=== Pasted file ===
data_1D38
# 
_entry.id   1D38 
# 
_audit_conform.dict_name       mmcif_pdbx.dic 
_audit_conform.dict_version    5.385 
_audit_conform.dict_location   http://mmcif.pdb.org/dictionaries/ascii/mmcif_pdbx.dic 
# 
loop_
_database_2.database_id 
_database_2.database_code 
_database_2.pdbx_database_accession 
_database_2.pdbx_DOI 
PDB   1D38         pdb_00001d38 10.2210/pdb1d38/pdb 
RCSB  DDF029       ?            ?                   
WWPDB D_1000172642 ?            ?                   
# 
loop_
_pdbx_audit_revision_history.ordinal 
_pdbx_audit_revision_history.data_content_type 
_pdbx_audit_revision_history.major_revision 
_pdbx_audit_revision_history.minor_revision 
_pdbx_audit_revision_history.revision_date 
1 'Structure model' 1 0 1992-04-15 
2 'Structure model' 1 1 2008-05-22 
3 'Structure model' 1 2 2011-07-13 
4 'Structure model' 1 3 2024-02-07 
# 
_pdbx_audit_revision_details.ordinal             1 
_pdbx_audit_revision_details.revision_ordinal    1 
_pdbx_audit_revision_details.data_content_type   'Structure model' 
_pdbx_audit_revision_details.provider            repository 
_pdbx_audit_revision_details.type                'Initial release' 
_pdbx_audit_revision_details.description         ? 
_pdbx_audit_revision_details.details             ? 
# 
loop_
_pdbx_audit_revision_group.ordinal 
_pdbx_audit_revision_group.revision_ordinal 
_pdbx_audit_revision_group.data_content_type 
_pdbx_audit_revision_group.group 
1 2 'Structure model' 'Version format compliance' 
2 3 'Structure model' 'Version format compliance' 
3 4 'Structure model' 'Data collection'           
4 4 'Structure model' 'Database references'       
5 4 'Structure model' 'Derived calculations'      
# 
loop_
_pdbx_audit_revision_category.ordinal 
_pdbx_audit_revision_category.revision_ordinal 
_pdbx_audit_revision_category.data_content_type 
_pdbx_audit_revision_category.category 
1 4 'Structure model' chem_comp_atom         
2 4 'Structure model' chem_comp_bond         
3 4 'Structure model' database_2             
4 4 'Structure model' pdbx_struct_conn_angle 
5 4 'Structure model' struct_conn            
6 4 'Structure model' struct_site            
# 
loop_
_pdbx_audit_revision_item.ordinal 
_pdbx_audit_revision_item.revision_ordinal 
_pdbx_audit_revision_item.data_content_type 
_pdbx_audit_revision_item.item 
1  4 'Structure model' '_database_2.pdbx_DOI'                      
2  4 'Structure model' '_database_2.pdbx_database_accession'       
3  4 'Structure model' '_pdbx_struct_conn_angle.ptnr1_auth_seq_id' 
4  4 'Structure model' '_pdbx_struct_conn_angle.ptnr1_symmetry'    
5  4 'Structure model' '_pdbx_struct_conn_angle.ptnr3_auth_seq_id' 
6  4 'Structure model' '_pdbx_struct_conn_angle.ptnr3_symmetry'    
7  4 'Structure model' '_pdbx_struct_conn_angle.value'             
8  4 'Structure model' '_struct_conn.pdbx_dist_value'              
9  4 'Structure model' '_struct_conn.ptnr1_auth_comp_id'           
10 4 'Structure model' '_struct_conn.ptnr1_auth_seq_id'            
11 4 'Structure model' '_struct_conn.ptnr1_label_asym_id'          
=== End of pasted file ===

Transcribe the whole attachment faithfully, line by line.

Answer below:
data_1D38
# 
_entry.id   1D38 
# 
_audit_conform.dict_name       mmcif_pdbx.dic 
_audit_conform.dict_version    5.385 
_audit_conform.dict_location   http://mmcif.pdb.org/dictionaries/ascii/mmcif_pdbx.dic 
# 
loop_
_database_2.database_id 
_database_2.database_code 
_database_2.pdbx_database_accession 
_database_2.pdbx_DOI 
PDB   1D38         pdb_00001d38 10.2210/pdb1d38/pdb 
RCSB  DDF029       ?            ?                   
WWPDB D_1000172642 ?            ?                   
# 
loop_
_pdbx_audit_revision_history.ordinal 
_pdbx_audit_revision_history.data_content_type 
_pdbx_audit_revision_history.major_revision 
_pdbx_audit_revision_history.minor_revision 
_pdbx_audit_revision_history.revision_date 
1 'Structure model' 1 0 1992-04-15 
2 'Structure model' 1 1 2008-05-22 
3 'Structure model' 1 2 2011-07-13 
4 'Structure model' 1 3 2024-02-07 
# 
_pdbx_audit_revision_details.ordinal             1 
_pdbx_audit_revision_details.revision_ordinal    1 
_pdbx_audit_revision_details.data_content_type   'Structure model' 
_pdbx_audit_revision_details.provider            repository 
_pdbx_audit_revision_details.type                'Initial release' 
_pdbx_audit_revision_details.description         ? 
_pdbx_audit_revision_details.details             ? 
# 
loop_
_pdbx_audit_revision_group.ordinal 
_pdbx_audit_revision_group.revision_ordinal 
_pdbx_audit_revision_group.data_content_type 
_pdbx_audit_revision_group.group 
1 2 'Structure model' 'Version format compliance' 
2 3 'Structure model' 'Version format compliance' 
3 4 'Structure model' 'Data collection'           
4 4 'Structure model' 'Database references'       
5 4 'Structure model' 'Derived calculations'      
# 
loop_
_pdbx_audit_revision_category.ordinal 
_pdbx_audit_revision_category.revision_ordinal 
_pdbx_audit_revision_category.data_content_type 
_pdbx_audit_revision_category.category 
1 4 'Structure model' chem_comp_atom         
2 4 'Structure model' chem_comp_bond         
3 4 'Structure model' database_2             
4 4 'Structure model' pdbx_struct_conn_angle 
5 4 'Structure model' struct_conn            
6 4 'Structure model' struct_site            
# 
loop_
_pdbx_audit_revision_item.ordinal 
_pdbx_audit_revision_item.revision_ordinal 
_pdbx_audit_revision_item.data_content_type 
_pdbx_audit_revision_item.item 
1  4 'Structure model' '_database_2.pdbx_DOI'                      
2  4 'Structure model' '_database_2.pdbx_database_accession'       
3  4 'Structure model' '_pdbx_struct_conn_angle.ptnr1_auth_seq_id' 
4  4 'Structure model' '_pdbx_struct_conn_angle.ptnr1_symmetry'    
5  4 'Structure model' '_pdbx_struct_conn_angle.ptnr3_auth_seq_id' 
6  4 'Structure model' '_pdbx_struct_conn_angle.ptnr3_symmetry'    
7  4 'Structure model' '_pdbx_struct_conn_angle.value'             
8  4 'Structure model' '_struct_conn.pdbx_dist_value'              
9  4 'Structure model' '_struct_conn.ptnr1_auth_comp_id'           
10 4 'Structure model' '_struct_conn.ptnr1_auth_seq_id'            
11 4 'Structure model' '_struct_conn.ptnr1_label_asym_id'          